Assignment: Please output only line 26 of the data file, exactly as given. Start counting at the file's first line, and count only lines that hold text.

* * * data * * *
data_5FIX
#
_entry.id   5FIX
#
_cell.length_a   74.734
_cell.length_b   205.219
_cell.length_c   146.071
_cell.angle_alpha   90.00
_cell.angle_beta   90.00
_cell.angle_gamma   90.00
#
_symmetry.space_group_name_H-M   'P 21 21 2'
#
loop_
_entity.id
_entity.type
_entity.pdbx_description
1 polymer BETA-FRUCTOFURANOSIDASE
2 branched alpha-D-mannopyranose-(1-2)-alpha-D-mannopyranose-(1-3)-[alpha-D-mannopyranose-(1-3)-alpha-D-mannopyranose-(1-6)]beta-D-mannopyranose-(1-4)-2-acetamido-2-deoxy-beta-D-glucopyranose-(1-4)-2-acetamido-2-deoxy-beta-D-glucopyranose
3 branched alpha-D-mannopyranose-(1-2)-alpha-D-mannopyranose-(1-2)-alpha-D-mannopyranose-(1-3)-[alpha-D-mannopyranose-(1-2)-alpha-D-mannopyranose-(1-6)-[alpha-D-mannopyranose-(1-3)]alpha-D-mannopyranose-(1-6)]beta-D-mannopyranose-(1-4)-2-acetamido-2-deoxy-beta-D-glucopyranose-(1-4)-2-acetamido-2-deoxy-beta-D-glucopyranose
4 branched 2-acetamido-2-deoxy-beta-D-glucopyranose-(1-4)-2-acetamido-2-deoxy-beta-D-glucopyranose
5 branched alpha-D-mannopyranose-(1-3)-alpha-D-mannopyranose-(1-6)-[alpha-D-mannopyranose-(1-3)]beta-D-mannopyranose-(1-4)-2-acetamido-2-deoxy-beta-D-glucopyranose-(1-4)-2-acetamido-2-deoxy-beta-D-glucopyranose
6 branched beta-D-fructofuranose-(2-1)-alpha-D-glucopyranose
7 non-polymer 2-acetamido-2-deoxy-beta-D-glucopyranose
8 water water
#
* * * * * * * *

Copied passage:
#